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The 1918 Influenza Epidemic in Cumberland County, Pennsylvania

The influenza pandemic of 1918-1919, also known as Spanish Flu, claimed the lives of 675,000 Americans and as many as 40 million people worldwide. The roll among U.S. servicemen during WW1 was especially severe. "Of the U.S. soldiers who died in Europe, half of them fell to the influenza virus and not to the enemy. An estimated 43,000 servicemen died of influenza." No part of America escaped this pandemic. Yet, each community in America was affected by, and reacted to, this disease in a unique way. This paper is an examination of the 1918 Influenza epidemic in Cumberland County, Pennsylvania and a comparison with the findings of other historians on the effects of the epidemic in Philadelphia, San Francisco and Los Angeles. Particular attention will be given to the measures taken to curb the epidemic by the Board of Health in each of these cities. The effectiveness of these measures, and the controversies that arose in response to them, will also be examined.

Albert Abelt: All-Around Artist-Athlete (1913-1964)

The story of Albert Abelt is one of both a talented artist and a natural-born athlete. His uniquely coupled talents, varying pursuits, and adventurous life make him a fascinating subject.

Born in Portland, Oregon, on November 25, 1913, Albert Abelt was the son of Alexander Sokalovitch and Blanche Lang, both of Polish and Russian decent. Alexander served in the Czar's army and emigrated to this country around the time of the Russian Revolution. He took the last name Kunda, which Albert later changed to Abelt. When Albert was a small child both parents died within a short period of one another, and he was placed in a Catholic orphanage in Oregon at age seven.

The Allen and East Pennsboro Society for the Recovery of Stolen Horses

Recently there has been increased interest in proposals to merge the several local police departments on the West Shore in order to improve efficiency and reduce crime. More than a century and half ago, when police forces were limited or non-existent, but a particular criminal act was not uncommon, citizens often banded together for their own defense. Thus on October 26, 1836, citizens of two Cumberland County townships formed an association they named The Allen & East Pennsboro Society for the Recovery of Stolen Horses and the Detection of Thieves. The name was later changed to include mules. (At this time there was a Cumberland County Society for the Detection of Horse Thieves, which seems to have covered the central and western parts of the county.)

Ambush at Willis Church

In January of 1861, State Representative Thomas N. Crumpler announced in the North Carolina House of Commons that Ashe County was not likely to support secession. Crumpler's estimation of his voters' opinion proved correct. In February, his constituents gathered in Jefferson to participate in what was described as a "lively debate" on the merits of leaving the Union and voted down a North Carolina secession convention by a count of758 to 144. They reversed their opinion in March, after the fall of Fort Sumter.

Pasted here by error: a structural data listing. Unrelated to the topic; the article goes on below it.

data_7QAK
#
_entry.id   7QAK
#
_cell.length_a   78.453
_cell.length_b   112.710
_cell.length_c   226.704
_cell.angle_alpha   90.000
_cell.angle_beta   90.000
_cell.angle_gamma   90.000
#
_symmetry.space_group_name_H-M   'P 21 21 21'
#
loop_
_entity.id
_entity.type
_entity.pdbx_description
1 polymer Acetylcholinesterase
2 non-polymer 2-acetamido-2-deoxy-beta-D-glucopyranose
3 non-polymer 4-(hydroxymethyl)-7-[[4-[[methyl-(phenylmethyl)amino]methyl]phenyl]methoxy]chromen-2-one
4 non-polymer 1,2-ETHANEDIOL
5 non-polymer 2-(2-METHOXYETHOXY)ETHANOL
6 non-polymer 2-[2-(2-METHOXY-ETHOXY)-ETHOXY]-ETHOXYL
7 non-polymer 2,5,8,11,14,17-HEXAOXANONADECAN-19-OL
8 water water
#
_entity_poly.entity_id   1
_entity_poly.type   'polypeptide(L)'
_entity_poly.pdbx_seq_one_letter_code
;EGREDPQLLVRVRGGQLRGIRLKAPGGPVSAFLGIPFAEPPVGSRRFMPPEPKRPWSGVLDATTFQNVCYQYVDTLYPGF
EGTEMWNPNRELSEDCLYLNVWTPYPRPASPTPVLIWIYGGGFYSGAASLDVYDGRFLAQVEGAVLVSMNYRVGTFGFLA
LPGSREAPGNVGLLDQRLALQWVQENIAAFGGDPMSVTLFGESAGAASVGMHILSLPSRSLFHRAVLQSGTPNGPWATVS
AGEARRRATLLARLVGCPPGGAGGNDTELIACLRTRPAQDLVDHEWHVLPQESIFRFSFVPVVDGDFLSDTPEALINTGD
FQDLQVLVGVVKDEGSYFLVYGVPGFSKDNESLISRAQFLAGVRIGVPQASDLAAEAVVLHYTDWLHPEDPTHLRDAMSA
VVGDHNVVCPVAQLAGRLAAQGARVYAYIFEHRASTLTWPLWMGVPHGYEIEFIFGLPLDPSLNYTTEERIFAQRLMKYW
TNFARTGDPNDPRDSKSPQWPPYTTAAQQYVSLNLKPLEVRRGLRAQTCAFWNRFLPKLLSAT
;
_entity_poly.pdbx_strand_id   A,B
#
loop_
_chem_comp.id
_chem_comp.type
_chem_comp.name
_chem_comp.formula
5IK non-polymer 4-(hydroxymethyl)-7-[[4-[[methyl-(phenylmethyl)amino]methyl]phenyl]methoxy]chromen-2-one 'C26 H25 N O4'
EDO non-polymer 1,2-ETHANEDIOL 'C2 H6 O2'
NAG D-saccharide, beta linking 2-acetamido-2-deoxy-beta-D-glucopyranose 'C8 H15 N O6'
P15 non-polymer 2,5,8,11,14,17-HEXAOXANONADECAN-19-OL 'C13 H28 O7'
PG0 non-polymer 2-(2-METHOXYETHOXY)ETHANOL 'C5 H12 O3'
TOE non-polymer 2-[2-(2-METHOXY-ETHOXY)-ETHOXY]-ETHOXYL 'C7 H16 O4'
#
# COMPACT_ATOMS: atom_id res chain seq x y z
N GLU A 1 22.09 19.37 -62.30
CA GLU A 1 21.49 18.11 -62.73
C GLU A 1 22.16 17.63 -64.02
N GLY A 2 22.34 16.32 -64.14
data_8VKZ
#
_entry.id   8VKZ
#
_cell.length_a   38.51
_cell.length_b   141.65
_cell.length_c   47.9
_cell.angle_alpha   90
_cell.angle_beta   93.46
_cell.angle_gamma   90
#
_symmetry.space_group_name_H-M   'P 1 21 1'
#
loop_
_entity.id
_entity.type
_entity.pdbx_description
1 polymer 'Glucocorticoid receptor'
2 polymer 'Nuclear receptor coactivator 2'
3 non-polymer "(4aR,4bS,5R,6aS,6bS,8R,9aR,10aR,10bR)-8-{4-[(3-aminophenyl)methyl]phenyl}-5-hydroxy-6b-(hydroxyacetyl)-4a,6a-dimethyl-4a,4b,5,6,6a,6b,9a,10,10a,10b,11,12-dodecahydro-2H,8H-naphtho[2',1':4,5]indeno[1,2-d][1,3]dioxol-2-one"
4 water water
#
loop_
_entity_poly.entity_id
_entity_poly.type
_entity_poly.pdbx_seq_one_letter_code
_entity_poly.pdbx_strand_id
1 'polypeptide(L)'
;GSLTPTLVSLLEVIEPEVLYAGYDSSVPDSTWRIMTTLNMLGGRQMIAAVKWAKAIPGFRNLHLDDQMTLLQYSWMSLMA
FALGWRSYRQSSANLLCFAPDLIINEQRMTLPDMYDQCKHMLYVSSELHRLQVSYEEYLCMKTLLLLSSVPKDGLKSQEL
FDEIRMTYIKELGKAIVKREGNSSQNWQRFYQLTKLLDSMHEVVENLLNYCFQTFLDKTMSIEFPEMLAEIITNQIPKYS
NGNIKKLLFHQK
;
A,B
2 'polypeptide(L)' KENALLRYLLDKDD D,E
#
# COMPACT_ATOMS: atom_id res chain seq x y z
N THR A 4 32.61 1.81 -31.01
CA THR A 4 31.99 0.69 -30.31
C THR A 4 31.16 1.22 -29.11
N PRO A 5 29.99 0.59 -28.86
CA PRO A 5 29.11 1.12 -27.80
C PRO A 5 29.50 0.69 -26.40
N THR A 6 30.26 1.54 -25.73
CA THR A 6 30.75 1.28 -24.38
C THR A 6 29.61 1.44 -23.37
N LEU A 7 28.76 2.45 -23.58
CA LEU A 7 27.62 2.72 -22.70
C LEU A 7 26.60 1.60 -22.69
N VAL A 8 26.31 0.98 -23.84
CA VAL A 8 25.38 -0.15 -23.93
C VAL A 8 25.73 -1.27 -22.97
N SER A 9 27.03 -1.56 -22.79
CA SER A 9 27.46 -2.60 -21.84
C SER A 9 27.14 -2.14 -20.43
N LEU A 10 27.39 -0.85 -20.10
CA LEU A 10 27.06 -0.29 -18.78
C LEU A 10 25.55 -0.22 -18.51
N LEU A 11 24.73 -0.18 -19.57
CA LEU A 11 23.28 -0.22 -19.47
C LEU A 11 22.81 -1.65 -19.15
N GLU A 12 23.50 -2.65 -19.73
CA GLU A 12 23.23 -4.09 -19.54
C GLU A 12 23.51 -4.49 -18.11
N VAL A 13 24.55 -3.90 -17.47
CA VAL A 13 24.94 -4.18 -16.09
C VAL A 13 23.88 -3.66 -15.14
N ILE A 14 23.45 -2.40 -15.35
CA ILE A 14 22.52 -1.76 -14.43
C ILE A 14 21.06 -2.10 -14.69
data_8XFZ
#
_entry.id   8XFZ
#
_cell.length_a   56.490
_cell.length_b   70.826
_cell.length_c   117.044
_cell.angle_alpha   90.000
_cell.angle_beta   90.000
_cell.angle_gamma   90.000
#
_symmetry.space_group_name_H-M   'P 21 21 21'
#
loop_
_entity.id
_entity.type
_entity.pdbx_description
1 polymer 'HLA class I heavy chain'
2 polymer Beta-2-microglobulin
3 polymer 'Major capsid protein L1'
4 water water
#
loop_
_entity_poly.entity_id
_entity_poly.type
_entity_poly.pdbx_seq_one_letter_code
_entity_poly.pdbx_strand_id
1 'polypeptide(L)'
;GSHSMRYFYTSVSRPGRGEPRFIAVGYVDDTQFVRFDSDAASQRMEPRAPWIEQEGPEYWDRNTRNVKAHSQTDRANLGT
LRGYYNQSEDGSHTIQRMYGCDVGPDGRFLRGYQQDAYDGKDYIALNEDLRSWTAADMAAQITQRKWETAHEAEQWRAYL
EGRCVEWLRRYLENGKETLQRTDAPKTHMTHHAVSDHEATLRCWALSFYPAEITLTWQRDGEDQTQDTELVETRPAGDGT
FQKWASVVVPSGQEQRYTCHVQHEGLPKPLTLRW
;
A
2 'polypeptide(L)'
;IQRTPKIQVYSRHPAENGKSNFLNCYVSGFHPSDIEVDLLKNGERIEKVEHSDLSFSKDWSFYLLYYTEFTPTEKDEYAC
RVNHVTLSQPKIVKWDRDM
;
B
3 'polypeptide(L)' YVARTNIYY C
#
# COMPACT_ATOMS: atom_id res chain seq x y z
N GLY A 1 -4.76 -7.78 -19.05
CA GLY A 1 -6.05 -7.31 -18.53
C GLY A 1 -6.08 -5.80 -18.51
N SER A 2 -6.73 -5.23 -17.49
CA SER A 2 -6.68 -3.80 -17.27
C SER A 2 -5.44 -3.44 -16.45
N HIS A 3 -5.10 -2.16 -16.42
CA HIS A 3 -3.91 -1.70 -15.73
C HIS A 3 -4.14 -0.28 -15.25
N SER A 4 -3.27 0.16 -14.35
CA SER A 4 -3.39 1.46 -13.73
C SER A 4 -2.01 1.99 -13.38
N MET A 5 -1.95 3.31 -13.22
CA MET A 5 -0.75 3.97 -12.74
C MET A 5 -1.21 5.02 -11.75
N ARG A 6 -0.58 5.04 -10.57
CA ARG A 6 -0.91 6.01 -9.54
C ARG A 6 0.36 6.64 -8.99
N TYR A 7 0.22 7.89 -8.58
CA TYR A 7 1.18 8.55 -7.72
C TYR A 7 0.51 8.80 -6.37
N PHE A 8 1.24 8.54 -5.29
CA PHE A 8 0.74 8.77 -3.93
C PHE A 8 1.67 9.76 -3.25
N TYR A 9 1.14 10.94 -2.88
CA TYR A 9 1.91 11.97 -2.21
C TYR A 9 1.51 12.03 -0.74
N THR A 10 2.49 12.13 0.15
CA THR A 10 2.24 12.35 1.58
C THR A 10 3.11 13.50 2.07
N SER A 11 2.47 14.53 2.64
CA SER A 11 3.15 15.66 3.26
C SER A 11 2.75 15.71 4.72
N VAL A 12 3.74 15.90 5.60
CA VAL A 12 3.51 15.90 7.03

North Carolina seceded on May 20 and Governor John W Ellis requested 10,000 state troops.  Captain Crumpler organized his former Ashe County constituents into Company A of the 1st North Carolina Cavalry. A year later, then Major Crumpler rode with his men on a 200-mile forced march from Kinston, North Carolina, to Richmond, Virginia. Arriving in General Lee's camp on June 28, 1862, Major Crumpler's men rested, unaware of the fate that awaited their former State Representative the next morning.

Americans Shall Rule America! The Know-Nothing Party in Cumberland County

In 1854 Americans took a detour from the road to civil war. It was the year of the Kansas-Nebraska act, which allowed slavery to spread into the formerly free Kansas territory. This act, the warfare between pro- and anti-slavery settlers in Kansas that followed, and the rise of the free soil Republican party, so inflamed hostile feelings between North and South that the firing on Fort Sumter took place less than seven years later. But 1854 was also the year that a new movement boiled up out of New York and Philadelphia to spill out across the entire country, a movement dedicated to suppressing the political power of immigrants in general, and Catholic immigrants in particular. This movement, whose supporters were known derisively as "Know Nothings", came to Cumberland County and shaped its politics for more than two years. This was the time, "when the Know Nothing furor swept over the land-when former majorities, political status, personal fitness and all similar considerations were tumbled into the common whirlpool of temporary political disintegration."

Andrew Carothers (1778-1836): His Life and Times

Frederick Watts, a well-known lawyer, judge of the Cumberland County Courts, and Unites States Commissioner of Agriculture, had this to say about his mentor and friend Andrew Carothers:

Although Mr. Carothers mind was not cultivated by any high degree of learning it was of that character which enabled him to appreciate what he had studied and profit by what he read. He became an excellent practical and learned lawyer, and very soon took a high place at the Bar of Cumberland County, which at that time ranked amongst its members some of the best lawyers of the state. Watts, Duncan, Metzger, Alexander, Mahon were at different periods his competitors, and amongst these he acquired a large and lucrative practice, which continued through his whole life. Mr. Carothers was remarkable for his amiability of temper, his purity of character, his unlimited disposition of charity and his love of justice.

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